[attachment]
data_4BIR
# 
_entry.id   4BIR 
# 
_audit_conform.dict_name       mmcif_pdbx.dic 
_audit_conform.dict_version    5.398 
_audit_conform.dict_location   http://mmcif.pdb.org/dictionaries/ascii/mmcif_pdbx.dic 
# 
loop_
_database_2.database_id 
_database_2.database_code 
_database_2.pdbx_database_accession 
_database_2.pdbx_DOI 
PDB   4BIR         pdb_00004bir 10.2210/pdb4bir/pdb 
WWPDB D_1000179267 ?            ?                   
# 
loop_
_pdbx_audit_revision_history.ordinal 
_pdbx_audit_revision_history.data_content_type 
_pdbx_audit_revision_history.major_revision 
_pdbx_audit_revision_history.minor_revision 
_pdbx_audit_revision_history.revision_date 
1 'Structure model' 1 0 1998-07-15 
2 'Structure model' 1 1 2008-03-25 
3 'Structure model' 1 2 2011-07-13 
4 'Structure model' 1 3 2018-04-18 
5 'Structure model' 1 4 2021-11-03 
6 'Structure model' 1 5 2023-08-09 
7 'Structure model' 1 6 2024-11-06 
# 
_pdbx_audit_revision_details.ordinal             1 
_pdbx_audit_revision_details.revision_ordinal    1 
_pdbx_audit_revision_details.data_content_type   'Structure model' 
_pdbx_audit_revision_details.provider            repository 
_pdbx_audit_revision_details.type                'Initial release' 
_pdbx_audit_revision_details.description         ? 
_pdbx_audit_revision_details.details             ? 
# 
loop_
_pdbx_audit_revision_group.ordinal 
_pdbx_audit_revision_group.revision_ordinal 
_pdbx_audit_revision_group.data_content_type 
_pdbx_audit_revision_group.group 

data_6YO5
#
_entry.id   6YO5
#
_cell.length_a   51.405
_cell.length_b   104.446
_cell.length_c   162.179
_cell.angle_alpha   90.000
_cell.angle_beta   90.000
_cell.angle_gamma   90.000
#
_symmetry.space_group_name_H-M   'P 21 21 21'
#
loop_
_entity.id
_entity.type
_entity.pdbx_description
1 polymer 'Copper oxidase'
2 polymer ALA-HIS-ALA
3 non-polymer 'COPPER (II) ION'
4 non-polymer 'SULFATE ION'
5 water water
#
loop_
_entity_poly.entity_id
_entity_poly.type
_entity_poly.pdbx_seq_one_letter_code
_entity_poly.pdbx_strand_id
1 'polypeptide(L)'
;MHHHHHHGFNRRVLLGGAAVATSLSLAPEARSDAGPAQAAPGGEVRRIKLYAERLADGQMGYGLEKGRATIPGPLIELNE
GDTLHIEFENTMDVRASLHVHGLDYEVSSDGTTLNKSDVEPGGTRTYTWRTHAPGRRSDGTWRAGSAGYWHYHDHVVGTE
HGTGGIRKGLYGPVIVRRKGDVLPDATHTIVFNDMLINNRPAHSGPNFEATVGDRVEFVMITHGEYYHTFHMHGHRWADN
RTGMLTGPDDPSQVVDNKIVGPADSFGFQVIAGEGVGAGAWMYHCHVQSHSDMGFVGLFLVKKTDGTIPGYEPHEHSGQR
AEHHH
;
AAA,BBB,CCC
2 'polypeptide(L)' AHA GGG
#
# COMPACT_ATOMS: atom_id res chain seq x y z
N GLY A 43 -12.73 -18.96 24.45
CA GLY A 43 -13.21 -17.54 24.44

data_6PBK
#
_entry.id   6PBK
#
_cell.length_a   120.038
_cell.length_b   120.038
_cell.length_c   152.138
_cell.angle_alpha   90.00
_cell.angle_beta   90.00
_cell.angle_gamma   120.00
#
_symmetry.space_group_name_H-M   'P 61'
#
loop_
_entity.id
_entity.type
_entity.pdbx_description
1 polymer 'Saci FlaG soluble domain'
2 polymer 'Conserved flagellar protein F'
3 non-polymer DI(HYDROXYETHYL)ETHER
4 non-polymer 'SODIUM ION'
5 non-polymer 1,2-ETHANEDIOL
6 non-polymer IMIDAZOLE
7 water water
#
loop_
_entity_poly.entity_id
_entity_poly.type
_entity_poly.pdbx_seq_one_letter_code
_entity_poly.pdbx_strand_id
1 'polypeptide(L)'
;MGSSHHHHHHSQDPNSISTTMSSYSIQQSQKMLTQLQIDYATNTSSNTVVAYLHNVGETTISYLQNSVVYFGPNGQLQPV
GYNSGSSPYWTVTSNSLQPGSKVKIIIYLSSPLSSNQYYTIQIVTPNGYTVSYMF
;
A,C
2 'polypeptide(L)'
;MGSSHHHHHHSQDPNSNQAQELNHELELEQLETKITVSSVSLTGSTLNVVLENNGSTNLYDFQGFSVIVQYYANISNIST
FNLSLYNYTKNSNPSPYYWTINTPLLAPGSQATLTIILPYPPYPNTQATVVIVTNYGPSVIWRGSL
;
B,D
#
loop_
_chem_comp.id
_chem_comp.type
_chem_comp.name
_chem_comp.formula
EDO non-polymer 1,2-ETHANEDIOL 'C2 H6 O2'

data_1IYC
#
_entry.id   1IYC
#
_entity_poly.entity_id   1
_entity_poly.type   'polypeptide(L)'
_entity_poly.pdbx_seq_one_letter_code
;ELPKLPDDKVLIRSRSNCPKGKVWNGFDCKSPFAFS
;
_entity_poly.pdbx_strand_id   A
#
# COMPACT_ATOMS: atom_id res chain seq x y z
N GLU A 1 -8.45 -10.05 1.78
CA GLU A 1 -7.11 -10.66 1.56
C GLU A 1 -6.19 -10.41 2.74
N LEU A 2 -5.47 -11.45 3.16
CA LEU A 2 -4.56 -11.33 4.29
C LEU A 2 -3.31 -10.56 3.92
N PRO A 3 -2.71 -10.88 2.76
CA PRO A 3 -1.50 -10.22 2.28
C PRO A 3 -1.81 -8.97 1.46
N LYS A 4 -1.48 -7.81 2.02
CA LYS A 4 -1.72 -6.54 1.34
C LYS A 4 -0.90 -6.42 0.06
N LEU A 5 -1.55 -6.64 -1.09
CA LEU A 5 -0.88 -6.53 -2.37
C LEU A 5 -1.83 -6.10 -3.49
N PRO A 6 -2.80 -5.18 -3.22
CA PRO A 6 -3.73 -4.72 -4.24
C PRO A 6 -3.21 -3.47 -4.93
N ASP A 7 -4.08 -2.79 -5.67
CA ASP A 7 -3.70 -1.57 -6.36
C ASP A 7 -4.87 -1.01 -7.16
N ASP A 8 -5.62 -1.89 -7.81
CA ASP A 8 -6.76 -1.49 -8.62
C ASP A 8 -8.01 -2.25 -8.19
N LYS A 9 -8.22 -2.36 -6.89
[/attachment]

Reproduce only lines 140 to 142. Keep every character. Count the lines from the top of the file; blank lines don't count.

;
_entity_poly.pdbx_strand_id   A
#